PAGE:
Who’s on your team?

Through my role as an adviser for the Research Design Service South East (RDS SE), I most often find myself working with clinicians in the NHS. To me, this is one of the most important roles the RDS – to offer busy clinicians advice and support on how to design, conduct and gain funding for research on issues that they see in their everyday practice. However, I have found myself working with academic researchers based primarily in universities more frequently of late. Perhaps this is an indication of the growing competition for research funds as the research councils, the traditional funders of university-based research, reduce their budgets and become more specific about the types of research they will fund. It is also a reflection of the growing commitment to health research within the National Institute for Health Research (NIHR). Whatever the cause, I’ve been interested to note the differences in expectation of researchers from these very different backgrounds.

One of the main differences I find between the two centres around expectations of the type of research team funders are looking for when assessing applications. When I advise clinical researchers, they are very open and appreciative of larger research teams, where every individual has their own area of expertise to bring to the table. This is something which the NIHR requires. If you’re planning to conduct a clinical trial, the NIHR want to see involvement from methodologists, statisticians, health economists and service users. All of this, in addition to the clinical expertise of the team in terms of the specific subject area. And brokering these collaborations is something with which RDSs can help.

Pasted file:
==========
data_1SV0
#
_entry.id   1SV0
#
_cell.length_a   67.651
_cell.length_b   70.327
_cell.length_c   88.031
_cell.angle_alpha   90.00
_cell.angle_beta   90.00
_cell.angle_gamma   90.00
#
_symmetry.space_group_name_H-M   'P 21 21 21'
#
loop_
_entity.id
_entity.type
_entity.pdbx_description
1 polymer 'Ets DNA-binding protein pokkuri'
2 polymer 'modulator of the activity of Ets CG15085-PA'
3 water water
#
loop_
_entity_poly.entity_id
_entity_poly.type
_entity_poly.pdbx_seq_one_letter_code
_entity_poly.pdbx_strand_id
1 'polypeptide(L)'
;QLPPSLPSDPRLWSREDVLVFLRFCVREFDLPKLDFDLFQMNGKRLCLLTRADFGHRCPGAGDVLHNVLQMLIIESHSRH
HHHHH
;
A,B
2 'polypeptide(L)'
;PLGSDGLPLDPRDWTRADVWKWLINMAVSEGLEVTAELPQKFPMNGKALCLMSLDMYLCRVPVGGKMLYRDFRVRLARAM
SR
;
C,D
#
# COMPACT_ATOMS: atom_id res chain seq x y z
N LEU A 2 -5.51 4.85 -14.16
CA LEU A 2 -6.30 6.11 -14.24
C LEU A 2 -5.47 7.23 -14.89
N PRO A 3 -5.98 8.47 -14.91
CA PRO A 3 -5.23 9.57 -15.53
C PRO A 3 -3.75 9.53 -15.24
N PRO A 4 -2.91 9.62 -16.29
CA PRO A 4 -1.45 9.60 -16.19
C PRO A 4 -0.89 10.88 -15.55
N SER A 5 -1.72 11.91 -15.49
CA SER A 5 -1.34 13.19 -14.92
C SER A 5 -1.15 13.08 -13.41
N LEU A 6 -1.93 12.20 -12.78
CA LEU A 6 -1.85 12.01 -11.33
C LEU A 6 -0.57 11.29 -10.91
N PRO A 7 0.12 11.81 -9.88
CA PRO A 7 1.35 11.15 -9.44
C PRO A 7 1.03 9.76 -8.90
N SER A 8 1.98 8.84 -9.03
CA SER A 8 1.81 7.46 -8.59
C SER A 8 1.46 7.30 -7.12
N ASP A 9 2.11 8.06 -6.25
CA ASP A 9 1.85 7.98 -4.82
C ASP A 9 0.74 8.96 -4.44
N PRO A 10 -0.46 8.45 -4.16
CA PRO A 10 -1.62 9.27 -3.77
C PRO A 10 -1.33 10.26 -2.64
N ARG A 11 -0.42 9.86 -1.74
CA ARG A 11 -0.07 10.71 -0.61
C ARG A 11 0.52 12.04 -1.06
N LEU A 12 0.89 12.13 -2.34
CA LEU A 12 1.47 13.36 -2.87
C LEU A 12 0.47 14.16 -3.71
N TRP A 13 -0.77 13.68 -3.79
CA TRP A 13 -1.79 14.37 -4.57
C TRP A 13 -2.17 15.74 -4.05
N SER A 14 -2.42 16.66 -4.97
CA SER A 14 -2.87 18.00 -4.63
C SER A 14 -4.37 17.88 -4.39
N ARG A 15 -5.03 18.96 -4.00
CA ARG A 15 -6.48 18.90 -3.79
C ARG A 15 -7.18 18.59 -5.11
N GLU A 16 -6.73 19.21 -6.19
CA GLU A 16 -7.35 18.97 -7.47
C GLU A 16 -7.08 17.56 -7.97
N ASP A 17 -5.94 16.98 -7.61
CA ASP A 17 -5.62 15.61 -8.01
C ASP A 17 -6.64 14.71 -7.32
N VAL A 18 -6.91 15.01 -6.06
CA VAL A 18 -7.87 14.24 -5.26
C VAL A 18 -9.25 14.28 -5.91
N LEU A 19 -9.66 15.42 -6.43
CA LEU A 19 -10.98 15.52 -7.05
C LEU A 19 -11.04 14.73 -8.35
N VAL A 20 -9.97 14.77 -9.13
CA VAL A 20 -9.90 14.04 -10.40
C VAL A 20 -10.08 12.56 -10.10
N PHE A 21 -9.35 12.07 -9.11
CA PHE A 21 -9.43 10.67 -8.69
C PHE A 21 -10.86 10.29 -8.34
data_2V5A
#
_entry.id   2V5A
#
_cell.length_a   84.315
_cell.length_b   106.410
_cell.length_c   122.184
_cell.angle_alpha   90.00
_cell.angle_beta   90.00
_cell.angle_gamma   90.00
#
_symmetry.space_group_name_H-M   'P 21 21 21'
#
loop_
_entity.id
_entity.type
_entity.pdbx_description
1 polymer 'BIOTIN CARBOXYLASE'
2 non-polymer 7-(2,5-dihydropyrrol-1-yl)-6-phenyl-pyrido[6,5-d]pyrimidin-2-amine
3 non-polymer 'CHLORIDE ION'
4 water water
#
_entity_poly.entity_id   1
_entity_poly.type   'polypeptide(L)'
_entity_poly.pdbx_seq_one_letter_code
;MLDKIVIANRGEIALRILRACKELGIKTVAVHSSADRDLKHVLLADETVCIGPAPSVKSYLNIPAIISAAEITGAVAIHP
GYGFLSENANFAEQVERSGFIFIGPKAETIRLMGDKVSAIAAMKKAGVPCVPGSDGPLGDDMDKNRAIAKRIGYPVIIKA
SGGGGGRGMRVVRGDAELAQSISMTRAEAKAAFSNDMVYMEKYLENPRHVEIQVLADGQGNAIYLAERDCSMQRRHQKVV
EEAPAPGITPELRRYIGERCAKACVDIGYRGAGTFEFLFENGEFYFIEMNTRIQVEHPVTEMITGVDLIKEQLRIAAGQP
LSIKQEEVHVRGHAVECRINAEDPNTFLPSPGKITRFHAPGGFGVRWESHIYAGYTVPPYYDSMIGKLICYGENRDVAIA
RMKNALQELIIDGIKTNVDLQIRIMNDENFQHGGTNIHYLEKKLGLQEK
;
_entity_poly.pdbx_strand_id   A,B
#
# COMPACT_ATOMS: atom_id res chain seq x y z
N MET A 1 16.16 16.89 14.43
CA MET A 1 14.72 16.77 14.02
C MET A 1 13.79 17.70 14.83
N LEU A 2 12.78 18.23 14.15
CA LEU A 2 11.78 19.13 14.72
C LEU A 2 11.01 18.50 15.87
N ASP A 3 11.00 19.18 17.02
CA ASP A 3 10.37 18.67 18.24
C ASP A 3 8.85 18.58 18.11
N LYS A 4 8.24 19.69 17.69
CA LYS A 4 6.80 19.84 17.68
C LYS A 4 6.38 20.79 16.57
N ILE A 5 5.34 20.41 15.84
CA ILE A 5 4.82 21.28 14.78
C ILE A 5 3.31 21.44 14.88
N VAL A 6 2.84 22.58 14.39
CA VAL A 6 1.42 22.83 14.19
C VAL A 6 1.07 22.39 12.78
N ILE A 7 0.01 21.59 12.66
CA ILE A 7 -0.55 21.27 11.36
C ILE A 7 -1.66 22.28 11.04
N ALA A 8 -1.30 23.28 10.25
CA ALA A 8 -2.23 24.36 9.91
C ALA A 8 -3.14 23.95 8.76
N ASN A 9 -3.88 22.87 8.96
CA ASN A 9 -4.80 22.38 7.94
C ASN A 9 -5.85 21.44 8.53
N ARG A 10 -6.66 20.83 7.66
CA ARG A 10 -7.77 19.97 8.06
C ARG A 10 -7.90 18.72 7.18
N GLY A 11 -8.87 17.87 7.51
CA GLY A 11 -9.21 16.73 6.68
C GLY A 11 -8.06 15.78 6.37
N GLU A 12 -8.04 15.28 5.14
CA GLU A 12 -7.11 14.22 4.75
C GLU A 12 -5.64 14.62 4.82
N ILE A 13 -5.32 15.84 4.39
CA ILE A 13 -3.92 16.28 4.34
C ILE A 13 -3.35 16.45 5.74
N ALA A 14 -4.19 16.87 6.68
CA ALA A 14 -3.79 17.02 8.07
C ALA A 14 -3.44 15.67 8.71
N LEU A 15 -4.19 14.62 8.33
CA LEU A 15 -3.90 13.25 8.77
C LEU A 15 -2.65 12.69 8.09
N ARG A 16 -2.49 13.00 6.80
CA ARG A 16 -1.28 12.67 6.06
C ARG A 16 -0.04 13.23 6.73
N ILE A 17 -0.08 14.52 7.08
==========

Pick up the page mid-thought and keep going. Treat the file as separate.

By contrast, this notion of a large research team is something that can be less familiar in academic circles. I met with an academic researcher a few weeks ago who summed it up quite nicely. ‘We’re too used to doing everything ourselves,’ he said. ‘If a new skill is required for a project, then I’ll teach it to myself.’

This is a notion I recognize. From the earliest stages of academic research – the PhD – many researchers are left on their own to get on with their projects. You get some tips from your supervisor and maybe a post-doc in your group, but if something needs to be done, then it’s up to you to make sure that it is.

However, from the perspective of many funders, this is a waste of time and money. If your project involves collecting vast amounts of data, the funder wants to see that you have someone on your research team with a proven track record of analyzing such data. Otherwise, this represents a risk. Therefore, for every task you have highlighted, you should have someone on your team dedicated to complete it and with the necessary knowledge, experience and/or supervision to do so.